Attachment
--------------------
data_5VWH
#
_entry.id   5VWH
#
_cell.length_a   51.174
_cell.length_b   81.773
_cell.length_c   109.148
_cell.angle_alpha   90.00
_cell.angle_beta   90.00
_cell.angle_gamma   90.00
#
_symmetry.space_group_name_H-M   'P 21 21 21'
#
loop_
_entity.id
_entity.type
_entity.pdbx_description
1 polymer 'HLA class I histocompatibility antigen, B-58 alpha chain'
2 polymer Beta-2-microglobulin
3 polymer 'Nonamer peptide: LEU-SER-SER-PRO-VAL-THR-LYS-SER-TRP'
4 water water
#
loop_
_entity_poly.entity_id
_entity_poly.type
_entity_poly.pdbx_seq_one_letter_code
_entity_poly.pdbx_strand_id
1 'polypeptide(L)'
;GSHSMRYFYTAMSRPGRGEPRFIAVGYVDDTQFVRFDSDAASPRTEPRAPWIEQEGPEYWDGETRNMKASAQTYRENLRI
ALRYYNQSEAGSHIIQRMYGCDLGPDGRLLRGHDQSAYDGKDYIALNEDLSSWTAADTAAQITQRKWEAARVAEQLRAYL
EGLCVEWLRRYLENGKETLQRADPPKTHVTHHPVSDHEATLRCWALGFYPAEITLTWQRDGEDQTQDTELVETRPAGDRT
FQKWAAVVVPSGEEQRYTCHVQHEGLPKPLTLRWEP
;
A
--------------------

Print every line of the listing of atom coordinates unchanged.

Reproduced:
data_5VWH
#
_entry.id   5VWH
#
_cell.length_a   51.174
_cell.length_b   81.773
_cell.length_c   109.148
_cell.angle_alpha   90.00
_cell.angle_beta   90.00
_cell.angle_gamma   90.00
#
_symmetry.space_group_name_H-M   'P 21 21 21'
#
loop_
_entity.id
_entity.type
_entity.pdbx_description
1 polymer 'HLA class I histocompatibility antigen, B-58 alpha chain'
2 polymer Beta-2-microglobulin
3 polymer 'Nonamer peptide: LEU-SER-SER-PRO-VAL-THR-LYS-SER-TRP'
4 water water
#
loop_
_entity_poly.entity_id
_entity_poly.type
_entity_poly.pdbx_seq_one_letter_code
_entity_poly.pdbx_strand_id
1 'polypeptide(L)'
;GSHSMRYFYTAMSRPGRGEPRFIAVGYVDDTQFVRFDSDAASPRTEPRAPWIEQEGPEYWDGETRNMKASAQTYRENLRI
ALRYYNQSEAGSHIIQRMYGCDLGPDGRLLRGHDQSAYDGKDYIALNEDLSSWTAADTAAQITQRKWEAARVAEQLRAYL
EGLCVEWLRRYLENGKETLQRADPPKTHVTHHPVSDHEATLRCWALGFYPAEITLTWQRDGEDQTQDTELVETRPAGDRT
FQKWAAVVVPSGEEQRYTCHVQHEGLPKPLTLRWEP
;
A